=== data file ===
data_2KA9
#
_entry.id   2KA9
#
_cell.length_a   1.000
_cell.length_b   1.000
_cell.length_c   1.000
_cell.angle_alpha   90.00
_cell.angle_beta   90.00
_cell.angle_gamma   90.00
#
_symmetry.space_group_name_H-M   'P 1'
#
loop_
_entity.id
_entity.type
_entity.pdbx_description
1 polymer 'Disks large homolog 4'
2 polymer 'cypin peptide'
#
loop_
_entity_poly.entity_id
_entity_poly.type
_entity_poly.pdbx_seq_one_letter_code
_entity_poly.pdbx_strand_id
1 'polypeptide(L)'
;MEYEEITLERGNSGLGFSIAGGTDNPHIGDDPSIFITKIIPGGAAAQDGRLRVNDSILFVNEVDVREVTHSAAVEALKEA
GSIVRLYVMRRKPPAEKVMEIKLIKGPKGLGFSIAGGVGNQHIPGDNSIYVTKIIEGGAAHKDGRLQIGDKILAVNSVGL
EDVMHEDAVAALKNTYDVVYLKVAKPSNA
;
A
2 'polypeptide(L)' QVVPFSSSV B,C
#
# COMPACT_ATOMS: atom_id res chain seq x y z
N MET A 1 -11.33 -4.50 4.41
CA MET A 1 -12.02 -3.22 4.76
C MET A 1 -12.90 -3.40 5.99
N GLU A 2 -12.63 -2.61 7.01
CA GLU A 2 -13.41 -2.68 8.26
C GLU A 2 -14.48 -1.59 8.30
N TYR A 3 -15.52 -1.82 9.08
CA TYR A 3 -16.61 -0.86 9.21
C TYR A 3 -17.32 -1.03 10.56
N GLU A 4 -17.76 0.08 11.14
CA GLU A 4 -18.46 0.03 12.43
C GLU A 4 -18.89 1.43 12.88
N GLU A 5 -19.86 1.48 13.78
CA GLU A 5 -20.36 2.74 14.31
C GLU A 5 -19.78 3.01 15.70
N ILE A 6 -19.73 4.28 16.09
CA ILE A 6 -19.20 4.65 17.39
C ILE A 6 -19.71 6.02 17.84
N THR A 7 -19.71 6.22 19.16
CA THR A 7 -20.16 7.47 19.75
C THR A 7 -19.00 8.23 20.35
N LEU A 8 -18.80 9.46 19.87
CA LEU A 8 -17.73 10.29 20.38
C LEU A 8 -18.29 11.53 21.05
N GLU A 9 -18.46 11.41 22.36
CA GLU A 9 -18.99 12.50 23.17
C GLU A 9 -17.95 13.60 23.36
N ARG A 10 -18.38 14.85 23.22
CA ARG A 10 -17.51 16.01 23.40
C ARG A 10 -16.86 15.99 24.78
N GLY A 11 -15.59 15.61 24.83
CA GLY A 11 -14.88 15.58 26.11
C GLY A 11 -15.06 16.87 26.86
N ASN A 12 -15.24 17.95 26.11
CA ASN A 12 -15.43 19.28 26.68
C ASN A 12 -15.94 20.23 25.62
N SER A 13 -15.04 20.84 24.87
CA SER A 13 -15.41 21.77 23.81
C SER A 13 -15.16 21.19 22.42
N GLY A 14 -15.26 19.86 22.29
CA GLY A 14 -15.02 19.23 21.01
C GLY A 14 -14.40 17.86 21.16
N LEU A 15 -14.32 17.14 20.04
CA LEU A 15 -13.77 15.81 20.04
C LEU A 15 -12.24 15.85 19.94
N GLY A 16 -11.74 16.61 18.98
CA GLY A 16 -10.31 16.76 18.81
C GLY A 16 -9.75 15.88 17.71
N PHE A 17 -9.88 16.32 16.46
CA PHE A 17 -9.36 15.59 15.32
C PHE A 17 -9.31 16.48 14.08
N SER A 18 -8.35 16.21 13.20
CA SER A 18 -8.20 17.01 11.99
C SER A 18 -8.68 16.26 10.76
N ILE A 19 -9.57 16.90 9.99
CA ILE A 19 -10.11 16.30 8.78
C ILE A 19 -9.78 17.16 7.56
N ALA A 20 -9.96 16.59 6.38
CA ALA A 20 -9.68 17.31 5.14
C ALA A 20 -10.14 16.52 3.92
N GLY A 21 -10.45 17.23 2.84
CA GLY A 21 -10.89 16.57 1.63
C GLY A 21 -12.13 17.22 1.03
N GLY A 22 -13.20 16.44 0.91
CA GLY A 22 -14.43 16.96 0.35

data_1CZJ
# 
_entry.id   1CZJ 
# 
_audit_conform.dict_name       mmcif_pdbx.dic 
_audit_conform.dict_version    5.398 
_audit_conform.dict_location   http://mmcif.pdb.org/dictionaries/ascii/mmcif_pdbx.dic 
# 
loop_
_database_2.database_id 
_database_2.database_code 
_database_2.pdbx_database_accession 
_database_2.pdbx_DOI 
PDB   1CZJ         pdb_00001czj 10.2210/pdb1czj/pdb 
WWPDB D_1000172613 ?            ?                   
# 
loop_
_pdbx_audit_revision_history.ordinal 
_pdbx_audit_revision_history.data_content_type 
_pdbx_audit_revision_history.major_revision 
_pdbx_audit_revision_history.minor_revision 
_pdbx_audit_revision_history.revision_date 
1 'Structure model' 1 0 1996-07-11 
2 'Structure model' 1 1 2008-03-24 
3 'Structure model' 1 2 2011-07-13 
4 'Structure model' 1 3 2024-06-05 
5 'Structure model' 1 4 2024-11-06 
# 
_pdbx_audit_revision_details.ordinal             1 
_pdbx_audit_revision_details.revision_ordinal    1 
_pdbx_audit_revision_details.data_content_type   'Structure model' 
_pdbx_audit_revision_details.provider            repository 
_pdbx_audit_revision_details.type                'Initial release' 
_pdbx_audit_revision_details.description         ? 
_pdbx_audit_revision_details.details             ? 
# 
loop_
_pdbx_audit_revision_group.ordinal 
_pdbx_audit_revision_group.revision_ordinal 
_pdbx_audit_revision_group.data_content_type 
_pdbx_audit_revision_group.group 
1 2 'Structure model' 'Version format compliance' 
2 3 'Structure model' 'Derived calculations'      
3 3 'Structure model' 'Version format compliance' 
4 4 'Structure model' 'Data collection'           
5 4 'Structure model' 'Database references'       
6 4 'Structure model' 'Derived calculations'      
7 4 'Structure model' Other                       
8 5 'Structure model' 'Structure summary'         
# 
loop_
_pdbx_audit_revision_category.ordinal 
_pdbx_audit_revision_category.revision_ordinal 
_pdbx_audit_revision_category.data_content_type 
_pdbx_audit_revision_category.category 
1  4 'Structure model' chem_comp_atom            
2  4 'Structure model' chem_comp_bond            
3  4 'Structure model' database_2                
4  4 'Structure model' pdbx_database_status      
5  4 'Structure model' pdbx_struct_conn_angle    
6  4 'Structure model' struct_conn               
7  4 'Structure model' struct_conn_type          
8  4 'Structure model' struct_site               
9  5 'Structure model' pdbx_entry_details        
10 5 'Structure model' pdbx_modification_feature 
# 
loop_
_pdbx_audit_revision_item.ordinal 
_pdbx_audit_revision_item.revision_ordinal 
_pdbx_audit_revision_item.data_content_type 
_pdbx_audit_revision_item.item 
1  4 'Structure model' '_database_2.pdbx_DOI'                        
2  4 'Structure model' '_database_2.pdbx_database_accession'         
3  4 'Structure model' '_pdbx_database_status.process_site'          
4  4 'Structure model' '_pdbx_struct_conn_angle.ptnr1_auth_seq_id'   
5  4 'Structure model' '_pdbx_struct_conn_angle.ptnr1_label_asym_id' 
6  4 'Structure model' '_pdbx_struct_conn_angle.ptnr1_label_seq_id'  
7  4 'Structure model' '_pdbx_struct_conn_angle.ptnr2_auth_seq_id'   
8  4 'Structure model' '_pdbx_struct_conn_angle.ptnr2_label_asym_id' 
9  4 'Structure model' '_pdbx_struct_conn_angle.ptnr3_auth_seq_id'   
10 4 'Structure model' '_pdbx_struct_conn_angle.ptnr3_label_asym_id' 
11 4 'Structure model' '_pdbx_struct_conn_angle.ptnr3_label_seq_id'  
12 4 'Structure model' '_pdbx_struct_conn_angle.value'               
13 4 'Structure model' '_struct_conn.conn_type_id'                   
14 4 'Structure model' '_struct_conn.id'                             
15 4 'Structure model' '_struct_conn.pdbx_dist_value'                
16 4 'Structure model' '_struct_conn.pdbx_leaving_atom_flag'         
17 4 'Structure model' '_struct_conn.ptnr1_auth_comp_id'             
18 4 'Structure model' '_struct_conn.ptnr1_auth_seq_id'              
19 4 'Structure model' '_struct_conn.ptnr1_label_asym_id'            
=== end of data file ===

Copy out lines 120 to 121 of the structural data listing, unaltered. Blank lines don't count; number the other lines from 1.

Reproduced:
_pdbx_audit_revision_history.minor_revision 
_pdbx_audit_revision_history.revision_date 